There's only one thing we can do to thwart the plot of these albino shape-shifting lizard BITCHES!
#8
- "We wipe misty reflections but they barely squeak.
Studiously we make believe like no one else is there." - I really enjoyed these two lines.
In general though, I couldn't really get into it because of how short, uncomfortable and discordent it was.
Katherine says it right, that this needed more internal rhymes, something for the reader to grasp onto and read with a little more glee. This just comes off like a random bunch of snipetts from conversations you have had with strangers about using public transport.
The ending felt very sudden - even though it was a really good line - it was a little waisted to be honest because you have a relatable topic in discussion. I find writting about something like what you have choosen as a theme to be very difficult, so you have certainly done well under the circumstances, but it just felt totally and utterly random when it was based around something totally and utterly common.
The first verse was kinda poor to be honest. I've read it a few times and nothing is jumping off the page, at all.
The second verse is OK, but doesn't improve on the other sections, and the finally verse is better but once again, doesn't allow you to coincide the three sections into one and merge all your thoughts into something more indestructable and enjoyable.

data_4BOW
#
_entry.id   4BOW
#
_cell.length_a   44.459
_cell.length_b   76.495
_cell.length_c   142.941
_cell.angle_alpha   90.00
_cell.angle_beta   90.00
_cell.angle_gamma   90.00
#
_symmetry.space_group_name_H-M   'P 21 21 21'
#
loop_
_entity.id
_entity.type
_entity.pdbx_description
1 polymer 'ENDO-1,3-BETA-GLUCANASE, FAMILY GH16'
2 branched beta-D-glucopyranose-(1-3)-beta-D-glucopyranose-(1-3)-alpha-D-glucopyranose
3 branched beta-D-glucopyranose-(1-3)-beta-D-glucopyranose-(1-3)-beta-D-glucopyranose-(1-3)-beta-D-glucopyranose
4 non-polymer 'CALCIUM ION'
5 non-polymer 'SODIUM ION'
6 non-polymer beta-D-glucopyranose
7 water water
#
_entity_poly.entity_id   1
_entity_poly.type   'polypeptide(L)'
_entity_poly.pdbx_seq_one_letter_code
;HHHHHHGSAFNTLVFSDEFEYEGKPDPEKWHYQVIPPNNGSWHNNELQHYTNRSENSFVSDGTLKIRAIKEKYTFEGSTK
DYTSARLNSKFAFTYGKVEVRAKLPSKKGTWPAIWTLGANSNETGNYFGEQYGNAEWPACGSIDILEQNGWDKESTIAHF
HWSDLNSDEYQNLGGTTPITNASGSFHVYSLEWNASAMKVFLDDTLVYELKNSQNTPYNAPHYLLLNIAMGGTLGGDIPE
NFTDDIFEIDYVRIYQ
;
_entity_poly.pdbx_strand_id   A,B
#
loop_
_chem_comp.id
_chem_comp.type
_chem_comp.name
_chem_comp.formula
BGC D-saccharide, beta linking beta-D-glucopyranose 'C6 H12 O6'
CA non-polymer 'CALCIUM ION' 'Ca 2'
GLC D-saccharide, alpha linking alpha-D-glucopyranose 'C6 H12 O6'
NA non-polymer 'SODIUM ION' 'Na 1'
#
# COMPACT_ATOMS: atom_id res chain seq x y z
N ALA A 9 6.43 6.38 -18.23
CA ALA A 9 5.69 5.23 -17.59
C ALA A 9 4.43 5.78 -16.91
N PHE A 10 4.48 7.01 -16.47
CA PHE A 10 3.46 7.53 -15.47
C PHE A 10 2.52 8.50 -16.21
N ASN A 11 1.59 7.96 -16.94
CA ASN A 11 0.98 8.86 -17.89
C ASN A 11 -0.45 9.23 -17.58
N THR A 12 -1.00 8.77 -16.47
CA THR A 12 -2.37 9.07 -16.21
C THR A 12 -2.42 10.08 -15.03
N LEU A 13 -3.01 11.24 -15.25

Digitally Clean
#9
The 20 to East Kilbride, it's dark and wet.

Sitting on the city bus is such a riot,
not like home where chat tickles our ears.
'There’s no one on the bus but me'? Well I just don’t buy it!

"Well I just don't buy it" felt somewhat forced. I think there are much better ways to convey that line. It seems juvenile, I suppose. I'm not sure I really enjoyed the quote/exclamation at the end of the following stanza either now that I think about it.

I think the word "riot" conveys a sort of noisy, rowdy image, and later in this poem you talk about how everyone is quiet. I suppose you meant it as a synonym of "funny" but I don't think it works because of the connotation.

"Chat tickling our ears" is an interesting idea, but I thought the contrast wasn't done all too effectively, possibly due to the connotative contradictions I perceived above.


70, 80 people all crammed in and quiet,
fixing to stare daggers at anyone who dares
break the cleverly constructed silence:
'There are TVs on buses now?' Keep that chatter down!

This stanza was pretty redundant. "cleverly constructed silence" (which is a pretty adept thought, probably the best you present in the poem), "crammed in and quiet" (not nearly as interesting), "keep that chatter down".

I enjoyed the "70, 80".

I mentioned it earlier, I believe, but I'd probably remove the ending line of both of these introductory stanzas, because I don't think they add anything particularly special to the poem. Reading it again ignoring the lines I can derive the exact same meaning and effect, but it seems not-as-juvenile.


70, 80 people crammed in everywhere.
We wipe misty reflections but they barely squeak.
Studiously we make believe like no one else is there.

"Studiously we make believe like no one else is there" wasn't stated well at all. Too many syllables, and "make believe like" probably isn't proper English but it's been a while. "Studiously we pretend no one..." or even "Studiously we make believe no one..." would be a huge improvement I think. Again, though, this idea was conveyed at the end of the first stanza with "There's no one on the bus but me?". I think it works better at the end, but I don't like the redundancy of mentioning it twice.

If this were mine, I'd probably condense this all a bit by removing the final two lines of the first two stanzas.

All in all, I thought the idea here was very nice, but it was just poorly executed. With some work you could have an awesome poem on your hands though.